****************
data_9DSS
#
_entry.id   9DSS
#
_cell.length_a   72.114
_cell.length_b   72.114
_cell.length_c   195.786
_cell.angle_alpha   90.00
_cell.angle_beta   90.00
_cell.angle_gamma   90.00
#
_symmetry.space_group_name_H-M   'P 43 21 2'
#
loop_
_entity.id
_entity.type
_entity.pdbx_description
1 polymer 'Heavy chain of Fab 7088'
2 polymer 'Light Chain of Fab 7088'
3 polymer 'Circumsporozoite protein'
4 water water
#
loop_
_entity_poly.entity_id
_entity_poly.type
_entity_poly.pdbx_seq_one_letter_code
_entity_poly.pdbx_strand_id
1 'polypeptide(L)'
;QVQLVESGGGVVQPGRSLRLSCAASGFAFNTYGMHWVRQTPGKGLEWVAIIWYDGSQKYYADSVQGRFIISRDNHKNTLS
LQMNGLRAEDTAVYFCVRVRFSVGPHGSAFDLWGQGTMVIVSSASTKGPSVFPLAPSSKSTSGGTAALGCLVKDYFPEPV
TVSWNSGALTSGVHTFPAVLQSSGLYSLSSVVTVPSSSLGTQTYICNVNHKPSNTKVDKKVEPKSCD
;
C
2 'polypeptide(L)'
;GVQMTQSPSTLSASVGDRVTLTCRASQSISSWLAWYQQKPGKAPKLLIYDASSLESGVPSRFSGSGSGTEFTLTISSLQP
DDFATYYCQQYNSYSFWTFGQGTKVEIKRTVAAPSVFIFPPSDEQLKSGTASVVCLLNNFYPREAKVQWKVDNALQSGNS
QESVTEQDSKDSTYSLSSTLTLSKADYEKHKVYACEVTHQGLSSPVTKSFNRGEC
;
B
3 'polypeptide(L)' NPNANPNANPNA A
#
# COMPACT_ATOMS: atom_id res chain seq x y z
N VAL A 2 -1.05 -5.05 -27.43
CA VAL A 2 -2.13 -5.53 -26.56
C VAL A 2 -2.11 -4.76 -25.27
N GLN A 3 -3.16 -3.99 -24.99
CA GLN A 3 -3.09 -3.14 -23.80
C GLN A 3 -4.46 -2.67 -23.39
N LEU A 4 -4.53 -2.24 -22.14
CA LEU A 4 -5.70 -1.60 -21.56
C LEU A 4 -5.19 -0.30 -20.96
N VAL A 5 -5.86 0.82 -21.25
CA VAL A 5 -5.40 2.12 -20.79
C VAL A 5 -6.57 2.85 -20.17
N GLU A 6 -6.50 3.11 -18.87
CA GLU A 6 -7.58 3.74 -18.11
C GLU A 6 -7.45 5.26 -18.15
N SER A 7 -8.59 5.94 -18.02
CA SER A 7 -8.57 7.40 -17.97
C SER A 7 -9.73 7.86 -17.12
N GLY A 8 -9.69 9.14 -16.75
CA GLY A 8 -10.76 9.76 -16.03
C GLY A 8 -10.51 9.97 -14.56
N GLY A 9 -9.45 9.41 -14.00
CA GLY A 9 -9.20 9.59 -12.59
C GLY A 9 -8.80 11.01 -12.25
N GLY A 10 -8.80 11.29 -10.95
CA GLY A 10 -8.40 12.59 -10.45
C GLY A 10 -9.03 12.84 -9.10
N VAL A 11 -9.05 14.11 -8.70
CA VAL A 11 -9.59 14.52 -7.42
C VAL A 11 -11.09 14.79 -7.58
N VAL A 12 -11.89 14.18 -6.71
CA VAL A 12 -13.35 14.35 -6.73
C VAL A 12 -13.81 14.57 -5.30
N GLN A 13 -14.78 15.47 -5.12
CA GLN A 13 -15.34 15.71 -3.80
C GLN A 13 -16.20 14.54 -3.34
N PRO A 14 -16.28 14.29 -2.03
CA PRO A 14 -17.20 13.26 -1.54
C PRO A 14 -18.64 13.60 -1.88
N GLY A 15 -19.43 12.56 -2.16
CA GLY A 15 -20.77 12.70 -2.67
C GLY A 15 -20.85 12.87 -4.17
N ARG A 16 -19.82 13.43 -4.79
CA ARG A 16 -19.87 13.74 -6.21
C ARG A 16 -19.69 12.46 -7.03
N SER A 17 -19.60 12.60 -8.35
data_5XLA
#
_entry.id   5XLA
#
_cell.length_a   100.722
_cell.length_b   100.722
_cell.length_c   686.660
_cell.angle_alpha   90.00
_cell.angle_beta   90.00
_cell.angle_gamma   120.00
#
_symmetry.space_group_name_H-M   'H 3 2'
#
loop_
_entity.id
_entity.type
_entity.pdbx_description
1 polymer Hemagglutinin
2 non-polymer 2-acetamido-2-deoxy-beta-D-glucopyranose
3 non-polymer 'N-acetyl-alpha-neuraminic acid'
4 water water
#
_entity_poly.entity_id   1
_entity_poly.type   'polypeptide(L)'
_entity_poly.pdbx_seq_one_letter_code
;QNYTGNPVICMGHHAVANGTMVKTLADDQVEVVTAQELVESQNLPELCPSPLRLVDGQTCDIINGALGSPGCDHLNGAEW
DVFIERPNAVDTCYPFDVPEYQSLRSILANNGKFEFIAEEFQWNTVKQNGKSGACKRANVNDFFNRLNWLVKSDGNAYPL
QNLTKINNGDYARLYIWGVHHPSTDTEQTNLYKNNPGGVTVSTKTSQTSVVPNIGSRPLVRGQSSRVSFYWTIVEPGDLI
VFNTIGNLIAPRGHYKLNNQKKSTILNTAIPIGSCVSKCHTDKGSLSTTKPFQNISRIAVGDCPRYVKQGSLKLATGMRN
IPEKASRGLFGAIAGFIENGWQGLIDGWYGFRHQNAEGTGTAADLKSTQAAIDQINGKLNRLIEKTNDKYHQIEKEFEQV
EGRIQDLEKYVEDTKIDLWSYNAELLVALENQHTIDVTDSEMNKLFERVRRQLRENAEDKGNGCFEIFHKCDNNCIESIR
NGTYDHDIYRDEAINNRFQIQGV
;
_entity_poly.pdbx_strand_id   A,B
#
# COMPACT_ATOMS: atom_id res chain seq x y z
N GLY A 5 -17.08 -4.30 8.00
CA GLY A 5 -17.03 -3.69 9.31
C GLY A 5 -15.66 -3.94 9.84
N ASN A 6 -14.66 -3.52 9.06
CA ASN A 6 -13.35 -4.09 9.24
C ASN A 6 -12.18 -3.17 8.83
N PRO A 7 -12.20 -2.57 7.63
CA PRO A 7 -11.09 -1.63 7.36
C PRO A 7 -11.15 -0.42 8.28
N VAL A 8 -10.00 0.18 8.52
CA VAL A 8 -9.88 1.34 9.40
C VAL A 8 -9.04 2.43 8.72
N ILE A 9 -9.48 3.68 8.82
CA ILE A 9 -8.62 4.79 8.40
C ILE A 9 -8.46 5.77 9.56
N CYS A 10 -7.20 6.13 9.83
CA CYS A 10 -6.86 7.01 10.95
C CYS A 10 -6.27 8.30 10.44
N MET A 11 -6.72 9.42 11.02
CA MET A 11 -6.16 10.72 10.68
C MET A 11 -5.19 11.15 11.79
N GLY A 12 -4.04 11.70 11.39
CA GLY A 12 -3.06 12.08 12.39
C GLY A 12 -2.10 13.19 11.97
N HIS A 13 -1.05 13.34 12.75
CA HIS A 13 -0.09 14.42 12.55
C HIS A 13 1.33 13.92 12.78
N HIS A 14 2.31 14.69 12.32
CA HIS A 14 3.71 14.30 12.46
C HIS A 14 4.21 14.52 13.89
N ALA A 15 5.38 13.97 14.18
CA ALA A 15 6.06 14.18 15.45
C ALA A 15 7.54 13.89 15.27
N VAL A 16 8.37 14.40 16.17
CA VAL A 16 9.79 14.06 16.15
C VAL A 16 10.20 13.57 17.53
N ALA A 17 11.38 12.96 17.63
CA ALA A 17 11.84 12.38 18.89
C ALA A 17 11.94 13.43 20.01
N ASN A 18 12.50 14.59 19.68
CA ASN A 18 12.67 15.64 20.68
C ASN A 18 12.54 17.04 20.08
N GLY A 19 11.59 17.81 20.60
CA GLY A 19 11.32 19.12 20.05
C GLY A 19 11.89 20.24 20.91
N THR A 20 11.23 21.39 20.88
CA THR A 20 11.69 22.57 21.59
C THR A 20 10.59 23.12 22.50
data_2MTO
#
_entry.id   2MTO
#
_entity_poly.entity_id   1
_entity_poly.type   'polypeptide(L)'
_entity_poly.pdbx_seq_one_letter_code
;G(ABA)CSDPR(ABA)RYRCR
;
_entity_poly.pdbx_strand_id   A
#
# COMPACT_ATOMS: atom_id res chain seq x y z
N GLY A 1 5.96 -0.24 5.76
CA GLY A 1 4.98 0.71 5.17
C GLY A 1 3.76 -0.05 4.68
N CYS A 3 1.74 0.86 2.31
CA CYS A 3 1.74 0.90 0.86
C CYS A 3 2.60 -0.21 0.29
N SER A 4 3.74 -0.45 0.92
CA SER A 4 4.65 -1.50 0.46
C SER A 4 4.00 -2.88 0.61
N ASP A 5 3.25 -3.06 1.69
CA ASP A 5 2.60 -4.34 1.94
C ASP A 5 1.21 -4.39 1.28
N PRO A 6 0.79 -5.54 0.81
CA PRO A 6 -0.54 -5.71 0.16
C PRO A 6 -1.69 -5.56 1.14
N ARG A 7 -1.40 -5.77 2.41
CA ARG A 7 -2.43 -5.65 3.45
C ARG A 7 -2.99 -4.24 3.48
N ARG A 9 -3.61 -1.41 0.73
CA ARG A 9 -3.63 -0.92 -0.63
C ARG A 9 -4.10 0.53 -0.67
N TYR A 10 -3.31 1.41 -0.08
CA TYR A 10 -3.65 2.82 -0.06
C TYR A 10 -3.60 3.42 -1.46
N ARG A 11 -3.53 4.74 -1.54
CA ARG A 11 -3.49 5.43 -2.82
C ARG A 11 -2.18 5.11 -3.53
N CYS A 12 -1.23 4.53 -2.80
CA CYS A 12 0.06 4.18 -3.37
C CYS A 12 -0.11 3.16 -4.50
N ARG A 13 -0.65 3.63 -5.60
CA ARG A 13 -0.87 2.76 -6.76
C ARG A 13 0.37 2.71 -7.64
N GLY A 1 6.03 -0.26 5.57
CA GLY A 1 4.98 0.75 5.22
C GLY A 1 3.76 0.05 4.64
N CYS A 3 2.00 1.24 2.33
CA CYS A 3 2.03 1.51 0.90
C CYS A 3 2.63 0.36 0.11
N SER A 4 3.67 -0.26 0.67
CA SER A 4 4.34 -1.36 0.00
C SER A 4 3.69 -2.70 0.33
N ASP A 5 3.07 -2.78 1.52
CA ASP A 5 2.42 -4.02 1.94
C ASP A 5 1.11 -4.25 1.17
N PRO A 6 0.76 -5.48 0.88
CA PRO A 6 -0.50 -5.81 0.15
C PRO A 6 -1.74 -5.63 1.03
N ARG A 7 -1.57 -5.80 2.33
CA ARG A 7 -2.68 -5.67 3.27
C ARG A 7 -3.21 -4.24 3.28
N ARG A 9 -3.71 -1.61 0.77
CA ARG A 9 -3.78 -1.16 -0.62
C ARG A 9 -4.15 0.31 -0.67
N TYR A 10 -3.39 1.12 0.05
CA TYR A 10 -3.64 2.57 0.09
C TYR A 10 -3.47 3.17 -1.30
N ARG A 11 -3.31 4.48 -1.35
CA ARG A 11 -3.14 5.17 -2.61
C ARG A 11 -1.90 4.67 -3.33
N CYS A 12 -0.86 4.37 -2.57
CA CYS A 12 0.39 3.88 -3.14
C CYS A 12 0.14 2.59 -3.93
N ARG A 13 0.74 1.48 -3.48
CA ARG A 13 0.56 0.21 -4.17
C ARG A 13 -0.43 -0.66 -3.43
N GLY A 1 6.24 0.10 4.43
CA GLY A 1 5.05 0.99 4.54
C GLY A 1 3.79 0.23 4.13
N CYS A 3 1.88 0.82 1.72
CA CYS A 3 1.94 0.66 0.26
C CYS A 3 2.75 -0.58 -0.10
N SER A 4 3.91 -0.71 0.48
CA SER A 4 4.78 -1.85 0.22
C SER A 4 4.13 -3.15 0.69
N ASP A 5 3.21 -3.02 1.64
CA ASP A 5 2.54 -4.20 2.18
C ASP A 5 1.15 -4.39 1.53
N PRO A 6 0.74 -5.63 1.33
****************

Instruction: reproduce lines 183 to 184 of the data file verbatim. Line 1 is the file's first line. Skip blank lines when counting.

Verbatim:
#
# COMPACT_ATOMS: atom_id res chain seq x y z